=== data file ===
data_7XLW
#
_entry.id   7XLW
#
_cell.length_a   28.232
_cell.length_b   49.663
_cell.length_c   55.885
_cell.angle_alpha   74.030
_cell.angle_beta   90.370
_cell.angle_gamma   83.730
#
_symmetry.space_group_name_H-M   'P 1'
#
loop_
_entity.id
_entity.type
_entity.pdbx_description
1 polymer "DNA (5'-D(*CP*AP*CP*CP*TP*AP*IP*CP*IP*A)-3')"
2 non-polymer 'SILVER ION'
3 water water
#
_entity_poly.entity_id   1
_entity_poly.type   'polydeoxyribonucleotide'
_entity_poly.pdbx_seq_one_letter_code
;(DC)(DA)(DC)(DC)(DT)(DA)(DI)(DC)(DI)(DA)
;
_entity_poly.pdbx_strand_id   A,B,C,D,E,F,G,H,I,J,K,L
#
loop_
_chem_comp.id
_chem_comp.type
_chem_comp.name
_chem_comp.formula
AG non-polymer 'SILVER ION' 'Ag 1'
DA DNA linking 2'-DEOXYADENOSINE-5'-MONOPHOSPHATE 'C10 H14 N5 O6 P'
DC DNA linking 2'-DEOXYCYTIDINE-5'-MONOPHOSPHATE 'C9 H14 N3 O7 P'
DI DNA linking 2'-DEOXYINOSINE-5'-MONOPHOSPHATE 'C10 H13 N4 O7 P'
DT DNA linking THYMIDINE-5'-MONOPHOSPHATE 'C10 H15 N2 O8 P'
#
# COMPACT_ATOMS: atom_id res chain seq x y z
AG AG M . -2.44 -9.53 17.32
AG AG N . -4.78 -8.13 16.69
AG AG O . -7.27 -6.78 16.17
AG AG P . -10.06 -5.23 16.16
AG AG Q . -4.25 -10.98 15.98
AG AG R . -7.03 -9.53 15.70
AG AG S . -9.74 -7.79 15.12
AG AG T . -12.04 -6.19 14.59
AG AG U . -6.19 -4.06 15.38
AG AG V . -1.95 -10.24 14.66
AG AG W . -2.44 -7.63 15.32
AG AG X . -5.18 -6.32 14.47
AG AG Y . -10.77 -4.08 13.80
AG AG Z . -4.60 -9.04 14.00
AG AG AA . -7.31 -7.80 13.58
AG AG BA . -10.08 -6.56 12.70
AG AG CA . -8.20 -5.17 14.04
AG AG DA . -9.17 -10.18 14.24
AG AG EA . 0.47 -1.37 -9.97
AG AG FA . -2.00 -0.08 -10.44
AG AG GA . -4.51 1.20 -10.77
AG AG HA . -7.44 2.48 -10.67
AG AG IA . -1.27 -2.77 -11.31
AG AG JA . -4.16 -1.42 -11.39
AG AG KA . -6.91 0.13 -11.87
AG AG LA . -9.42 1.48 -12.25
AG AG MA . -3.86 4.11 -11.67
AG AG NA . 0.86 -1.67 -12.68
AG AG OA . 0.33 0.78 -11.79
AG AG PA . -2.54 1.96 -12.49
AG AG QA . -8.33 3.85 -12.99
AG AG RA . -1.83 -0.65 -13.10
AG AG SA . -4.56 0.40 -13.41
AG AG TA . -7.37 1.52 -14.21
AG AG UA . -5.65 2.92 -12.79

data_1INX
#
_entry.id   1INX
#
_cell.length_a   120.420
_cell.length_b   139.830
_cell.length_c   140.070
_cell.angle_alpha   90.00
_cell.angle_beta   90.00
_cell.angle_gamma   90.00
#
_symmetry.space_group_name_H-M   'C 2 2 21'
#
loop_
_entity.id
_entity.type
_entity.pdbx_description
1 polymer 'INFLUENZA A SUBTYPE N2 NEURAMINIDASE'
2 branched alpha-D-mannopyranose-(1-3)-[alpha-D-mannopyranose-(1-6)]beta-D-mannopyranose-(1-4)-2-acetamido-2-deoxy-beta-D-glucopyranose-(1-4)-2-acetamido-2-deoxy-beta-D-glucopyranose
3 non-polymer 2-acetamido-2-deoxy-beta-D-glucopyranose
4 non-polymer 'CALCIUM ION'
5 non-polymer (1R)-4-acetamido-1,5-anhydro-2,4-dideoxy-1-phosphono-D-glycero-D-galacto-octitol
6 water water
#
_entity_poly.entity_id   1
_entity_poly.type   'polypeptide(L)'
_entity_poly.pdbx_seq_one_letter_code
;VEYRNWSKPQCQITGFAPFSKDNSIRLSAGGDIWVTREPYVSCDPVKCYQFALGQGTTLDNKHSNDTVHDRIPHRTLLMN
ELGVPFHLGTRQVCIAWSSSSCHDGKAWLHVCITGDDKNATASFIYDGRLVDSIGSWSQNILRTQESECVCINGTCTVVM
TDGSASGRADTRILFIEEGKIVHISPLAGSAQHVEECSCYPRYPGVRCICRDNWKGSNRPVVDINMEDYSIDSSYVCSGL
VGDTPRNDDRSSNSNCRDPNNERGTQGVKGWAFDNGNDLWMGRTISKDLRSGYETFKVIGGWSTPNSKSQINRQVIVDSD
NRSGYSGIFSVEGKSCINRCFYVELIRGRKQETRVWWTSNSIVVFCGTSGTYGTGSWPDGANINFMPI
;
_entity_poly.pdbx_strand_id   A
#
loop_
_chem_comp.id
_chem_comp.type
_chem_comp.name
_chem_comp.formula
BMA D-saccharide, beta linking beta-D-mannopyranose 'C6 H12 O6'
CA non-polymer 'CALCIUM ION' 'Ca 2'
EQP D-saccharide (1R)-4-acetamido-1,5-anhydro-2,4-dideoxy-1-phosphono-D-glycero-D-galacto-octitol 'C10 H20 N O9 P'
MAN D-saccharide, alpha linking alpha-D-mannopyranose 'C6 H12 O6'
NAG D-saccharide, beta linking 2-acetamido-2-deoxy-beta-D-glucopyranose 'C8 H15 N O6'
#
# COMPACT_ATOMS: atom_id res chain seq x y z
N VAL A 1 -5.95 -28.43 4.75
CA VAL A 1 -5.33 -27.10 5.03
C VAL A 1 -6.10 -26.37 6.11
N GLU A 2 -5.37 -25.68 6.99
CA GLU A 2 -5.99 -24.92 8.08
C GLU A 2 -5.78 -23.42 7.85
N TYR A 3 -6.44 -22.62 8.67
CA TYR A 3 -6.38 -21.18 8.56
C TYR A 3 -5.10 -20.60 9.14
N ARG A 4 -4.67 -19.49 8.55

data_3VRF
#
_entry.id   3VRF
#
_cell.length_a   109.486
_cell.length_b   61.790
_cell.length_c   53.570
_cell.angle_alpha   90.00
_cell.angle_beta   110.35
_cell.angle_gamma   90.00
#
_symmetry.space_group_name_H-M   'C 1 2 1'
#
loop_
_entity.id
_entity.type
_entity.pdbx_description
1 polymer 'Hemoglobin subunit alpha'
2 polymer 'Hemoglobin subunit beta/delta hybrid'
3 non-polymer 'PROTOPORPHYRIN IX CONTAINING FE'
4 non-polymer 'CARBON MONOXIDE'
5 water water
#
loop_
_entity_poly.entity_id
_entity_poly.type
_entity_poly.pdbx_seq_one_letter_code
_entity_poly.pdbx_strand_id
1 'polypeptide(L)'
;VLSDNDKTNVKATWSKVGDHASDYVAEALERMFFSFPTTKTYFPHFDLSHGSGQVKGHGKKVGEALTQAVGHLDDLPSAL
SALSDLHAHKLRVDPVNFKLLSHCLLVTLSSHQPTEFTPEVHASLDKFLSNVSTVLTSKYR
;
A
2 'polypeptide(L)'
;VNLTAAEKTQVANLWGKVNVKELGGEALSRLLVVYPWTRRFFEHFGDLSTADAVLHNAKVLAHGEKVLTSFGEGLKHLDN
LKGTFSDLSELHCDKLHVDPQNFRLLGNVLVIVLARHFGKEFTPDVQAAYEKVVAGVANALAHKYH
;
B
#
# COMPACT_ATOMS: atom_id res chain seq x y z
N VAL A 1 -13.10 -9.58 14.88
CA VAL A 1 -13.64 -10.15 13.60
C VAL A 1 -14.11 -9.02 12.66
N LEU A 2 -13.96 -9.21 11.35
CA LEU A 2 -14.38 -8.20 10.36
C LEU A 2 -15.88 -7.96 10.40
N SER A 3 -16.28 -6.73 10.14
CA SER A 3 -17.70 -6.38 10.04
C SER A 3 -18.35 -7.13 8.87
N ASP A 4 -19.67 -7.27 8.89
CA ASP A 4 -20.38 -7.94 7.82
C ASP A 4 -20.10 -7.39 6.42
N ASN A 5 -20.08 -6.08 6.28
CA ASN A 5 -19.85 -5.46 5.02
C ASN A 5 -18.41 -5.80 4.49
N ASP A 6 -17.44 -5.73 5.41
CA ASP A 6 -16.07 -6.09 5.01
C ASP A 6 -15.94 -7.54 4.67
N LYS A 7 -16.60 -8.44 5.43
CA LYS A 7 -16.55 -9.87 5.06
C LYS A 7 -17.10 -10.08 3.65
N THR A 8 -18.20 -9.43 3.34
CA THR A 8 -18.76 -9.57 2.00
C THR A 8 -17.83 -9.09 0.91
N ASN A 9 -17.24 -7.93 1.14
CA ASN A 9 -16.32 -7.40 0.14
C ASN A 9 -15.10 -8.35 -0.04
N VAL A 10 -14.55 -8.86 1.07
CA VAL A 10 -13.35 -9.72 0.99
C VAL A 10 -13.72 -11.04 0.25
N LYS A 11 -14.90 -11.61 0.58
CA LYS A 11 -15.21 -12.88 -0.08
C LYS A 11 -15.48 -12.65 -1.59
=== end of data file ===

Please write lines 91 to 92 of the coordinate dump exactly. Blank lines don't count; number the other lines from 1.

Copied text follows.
_entity.type
_entity.pdbx_description